This article will report on existing local data support infrastructures within the UK tertiary education community. It will discuss briefly early methods and traditions of data collection within UK territories. In addition it will focus on the current UK data landscape with particular reference to specialised national data centres which provide access to large-scale government surveys, macro socio-economic data, population censuses and spatial data. It will outline examples of local data support services, their organisational role and areas of expertise in addition to the origins of the Data Information Specialist Committee UK, DISC-UK. The article will conclude with an exploration of future developments which may affect considerably the work of data professionals.
The 'tradition' of data collection within the United Kingdom can be traced back to the 7th century 'Senchus fer n'Alba' in Gaelic Scotland (translated as tradition/census of the men of Alba). In 1086 the Domesday Book was commissioned by William the Conqueror for administration purposes. It was not until 1801 that the first comprehensive UK Census was conducted, partly to ascertain the number of men able to fight in Napoleonic wars, subsequently to be carried out on a decennial basis.
The need for a Central Statistics Office was recognised as early as the 1830s but it was not until 1941, with the aim of ensuring coherent statistical information, that the Central Statistics Office was founded by Winston Churchill.
Following the advent of mainframe computing the Social Science Research Council (SSRC) Data Bank was established at the University of Essex in 1967 (later to become the UK Data Archive ). The first Data Library based in a UK tertiary education institution was set up at Edinburgh University in 1983. In 1992 the World Wide Web was released and in 1996 the CSO merged with the Office for Population, Censuses and Surveys to become the Office for National Statistics.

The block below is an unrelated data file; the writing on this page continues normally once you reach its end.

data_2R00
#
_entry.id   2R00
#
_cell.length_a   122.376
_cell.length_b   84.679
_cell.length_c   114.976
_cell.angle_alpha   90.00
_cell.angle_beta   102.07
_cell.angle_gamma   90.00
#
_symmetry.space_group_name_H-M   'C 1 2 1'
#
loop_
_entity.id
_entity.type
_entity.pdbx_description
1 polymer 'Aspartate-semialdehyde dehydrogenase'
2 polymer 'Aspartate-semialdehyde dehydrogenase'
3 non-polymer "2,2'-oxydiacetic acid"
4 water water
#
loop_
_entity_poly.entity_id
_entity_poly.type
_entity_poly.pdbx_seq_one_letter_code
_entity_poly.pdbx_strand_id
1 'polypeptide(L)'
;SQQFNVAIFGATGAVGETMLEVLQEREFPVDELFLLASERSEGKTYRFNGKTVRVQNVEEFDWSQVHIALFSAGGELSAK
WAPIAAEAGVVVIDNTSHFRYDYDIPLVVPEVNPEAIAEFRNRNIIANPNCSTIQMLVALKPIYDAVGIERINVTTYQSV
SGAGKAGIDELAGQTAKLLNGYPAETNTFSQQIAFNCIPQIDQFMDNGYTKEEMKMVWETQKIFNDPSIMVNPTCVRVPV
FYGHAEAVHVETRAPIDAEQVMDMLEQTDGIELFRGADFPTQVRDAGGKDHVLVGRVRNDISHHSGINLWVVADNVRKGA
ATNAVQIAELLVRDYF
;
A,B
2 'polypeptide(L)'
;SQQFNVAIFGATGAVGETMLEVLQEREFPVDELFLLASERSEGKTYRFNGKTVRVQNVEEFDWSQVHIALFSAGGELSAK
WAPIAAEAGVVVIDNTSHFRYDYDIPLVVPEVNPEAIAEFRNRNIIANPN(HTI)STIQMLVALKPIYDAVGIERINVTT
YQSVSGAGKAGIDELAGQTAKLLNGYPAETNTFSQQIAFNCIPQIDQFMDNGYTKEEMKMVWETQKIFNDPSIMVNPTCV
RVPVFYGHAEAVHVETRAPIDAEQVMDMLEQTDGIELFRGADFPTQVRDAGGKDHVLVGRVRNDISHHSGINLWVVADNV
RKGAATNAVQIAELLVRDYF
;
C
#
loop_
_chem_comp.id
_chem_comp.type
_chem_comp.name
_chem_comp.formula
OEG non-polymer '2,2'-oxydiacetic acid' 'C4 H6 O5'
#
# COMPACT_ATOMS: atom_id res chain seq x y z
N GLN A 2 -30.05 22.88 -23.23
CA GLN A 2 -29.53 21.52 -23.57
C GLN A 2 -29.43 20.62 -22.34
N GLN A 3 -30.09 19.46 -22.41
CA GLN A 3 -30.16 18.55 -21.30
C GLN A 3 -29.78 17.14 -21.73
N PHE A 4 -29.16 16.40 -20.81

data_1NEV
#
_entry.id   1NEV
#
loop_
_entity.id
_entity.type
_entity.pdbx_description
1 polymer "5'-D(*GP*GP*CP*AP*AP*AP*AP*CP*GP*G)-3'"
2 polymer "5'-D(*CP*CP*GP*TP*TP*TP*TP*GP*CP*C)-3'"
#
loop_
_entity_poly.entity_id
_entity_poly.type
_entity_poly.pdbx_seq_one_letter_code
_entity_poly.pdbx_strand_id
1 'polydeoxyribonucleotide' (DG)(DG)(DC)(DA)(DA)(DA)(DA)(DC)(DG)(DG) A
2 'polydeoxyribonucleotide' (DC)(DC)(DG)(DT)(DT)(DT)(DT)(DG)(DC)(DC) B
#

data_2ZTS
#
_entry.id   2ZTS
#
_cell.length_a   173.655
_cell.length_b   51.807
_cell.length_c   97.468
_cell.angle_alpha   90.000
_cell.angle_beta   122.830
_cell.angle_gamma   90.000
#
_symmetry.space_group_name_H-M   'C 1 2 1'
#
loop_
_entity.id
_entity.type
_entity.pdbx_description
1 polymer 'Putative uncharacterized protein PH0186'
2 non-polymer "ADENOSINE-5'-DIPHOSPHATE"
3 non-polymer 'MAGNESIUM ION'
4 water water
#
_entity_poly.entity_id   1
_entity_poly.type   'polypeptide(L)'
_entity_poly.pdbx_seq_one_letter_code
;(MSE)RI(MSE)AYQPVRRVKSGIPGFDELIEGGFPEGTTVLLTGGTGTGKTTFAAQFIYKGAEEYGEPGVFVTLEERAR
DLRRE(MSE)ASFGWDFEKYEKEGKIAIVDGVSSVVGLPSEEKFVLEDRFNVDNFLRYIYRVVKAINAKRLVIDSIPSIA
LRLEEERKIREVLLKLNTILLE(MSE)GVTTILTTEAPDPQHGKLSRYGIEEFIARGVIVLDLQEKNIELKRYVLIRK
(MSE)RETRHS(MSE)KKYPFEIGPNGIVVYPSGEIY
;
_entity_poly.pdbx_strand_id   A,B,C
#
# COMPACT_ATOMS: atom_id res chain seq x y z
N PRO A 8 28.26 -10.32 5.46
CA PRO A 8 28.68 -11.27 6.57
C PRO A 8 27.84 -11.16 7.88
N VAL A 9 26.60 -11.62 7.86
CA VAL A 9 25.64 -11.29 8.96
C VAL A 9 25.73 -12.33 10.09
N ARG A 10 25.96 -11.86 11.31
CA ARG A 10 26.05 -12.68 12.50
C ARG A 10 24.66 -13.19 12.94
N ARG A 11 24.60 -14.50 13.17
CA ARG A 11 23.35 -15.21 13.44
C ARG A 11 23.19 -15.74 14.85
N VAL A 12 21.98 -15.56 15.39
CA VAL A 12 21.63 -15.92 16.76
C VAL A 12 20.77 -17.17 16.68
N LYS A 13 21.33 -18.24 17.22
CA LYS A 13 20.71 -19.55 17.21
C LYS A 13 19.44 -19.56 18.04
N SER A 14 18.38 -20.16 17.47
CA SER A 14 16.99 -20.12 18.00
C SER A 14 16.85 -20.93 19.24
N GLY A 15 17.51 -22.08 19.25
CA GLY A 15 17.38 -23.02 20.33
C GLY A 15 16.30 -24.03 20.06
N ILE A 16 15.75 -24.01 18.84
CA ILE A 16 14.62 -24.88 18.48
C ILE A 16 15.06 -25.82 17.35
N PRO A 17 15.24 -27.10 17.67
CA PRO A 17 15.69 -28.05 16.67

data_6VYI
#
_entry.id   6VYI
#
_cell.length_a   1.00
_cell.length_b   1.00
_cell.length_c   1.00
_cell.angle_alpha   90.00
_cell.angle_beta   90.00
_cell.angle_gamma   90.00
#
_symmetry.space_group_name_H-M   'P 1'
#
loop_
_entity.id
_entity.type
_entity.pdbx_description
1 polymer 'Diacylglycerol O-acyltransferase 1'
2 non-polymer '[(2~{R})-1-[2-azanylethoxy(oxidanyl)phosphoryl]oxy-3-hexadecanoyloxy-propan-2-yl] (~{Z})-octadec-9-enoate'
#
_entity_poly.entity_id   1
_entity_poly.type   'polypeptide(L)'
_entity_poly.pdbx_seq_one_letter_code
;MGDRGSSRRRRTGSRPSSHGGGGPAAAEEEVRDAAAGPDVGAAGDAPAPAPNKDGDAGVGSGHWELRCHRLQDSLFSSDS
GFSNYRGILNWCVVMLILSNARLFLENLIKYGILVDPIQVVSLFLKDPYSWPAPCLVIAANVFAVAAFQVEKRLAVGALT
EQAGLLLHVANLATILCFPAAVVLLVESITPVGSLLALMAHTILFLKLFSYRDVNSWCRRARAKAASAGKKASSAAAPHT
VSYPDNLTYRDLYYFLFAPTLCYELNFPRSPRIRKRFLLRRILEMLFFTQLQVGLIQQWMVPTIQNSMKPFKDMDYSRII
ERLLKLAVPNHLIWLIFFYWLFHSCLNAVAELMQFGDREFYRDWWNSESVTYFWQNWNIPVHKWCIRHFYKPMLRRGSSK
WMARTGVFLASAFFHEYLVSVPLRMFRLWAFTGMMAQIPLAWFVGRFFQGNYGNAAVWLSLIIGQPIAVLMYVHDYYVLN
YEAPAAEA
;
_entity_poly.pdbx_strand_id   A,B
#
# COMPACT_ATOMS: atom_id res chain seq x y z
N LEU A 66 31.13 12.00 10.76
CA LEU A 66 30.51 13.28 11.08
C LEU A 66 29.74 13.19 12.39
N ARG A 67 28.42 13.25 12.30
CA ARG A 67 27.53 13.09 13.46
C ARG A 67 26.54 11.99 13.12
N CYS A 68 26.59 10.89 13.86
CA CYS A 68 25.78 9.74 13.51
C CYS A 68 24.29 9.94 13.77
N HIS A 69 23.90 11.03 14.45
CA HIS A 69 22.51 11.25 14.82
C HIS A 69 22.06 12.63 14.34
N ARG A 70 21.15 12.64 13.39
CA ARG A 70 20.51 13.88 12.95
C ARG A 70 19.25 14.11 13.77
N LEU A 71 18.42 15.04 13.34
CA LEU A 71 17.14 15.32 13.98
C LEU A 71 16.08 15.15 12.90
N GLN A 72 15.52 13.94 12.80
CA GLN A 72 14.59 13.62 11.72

From the abridged account above it is evident that the collection, organisation and analysis of records about people is nothing new. What is new is the microprocessor and PC in conjunction with advances in telecommunications and Web technologies. As Robin Rice suggested in the recent article 'the Internet and democratisation of access to data' (as part of an online discussion for ESRC Social Sciences Online - Past, Present and Future):
'Data collection has arguably been changed more by computers than analysis itself, which has been dominated for decades by a few well-known statistical, and qualitative, analysis packages' 
Analysis of large research datasets at the desktop requires a different set of skills to those of data discovery. These skills include tools to make the data usable in addition to a familiarity with the construct of the dataset. Thus it is as a result of this march of technology that there have emerged data professionals who not only have the necessary data discovery skills but also provide access to, support and train those wishing to use research and statistical data.
Currently the United Kingdom has several government statistical agencies and national data centres which deal with the data collection, storage and dissemination. The number of requests for resources from these agencies and data centres is significant; thus local data support staff need to have a good understanding of what is available in addition to data access conditions, format and delivery method.
Government agencies provide statistical and registration services, the Office of National Statistics (ONS)  is responsible for such activities in England in addition to conducting the decennial census for England and Wales. The General Register Office for Scotland  and the Scottish Executive are charged with similar roles in Scotland. The Northern Ireland Statistics and Research Agency (NISRA)  and the Statistical Directorate of the National Assembly of Wales have similar functions within the other two UK territories.
National data centres are by nature distributed providing a range of cross-disciplinary data services. They offer the UK tertiary education and research community network access to a library of data, information and research resources. In the majority of cases services are available free of charge for academic use.
The UK Data Archive (UKDA), based at the University of Essex acts as a repository for the largest collection of digital data in the social sciences and humanities in the UK. Its remit includes data acquisition, preservation, dissemination and promotion of social scientific data.
EDINA  is hosted by Edinburgh University Data Library. Services include abstract and index bibliographic databases such as BIOSIS; spatial data services such as Digimap and UKBORDERS; multimedia services such as Education Media Online (EMOL) and the Education Image Gallery (EIG).
Based at Manchester Computing at the University of Manchester, MIMAS  provides spatial data services, census data via the Census Dissemination Unit and international data banks (via the Economic and Social Data Service, ESDS ).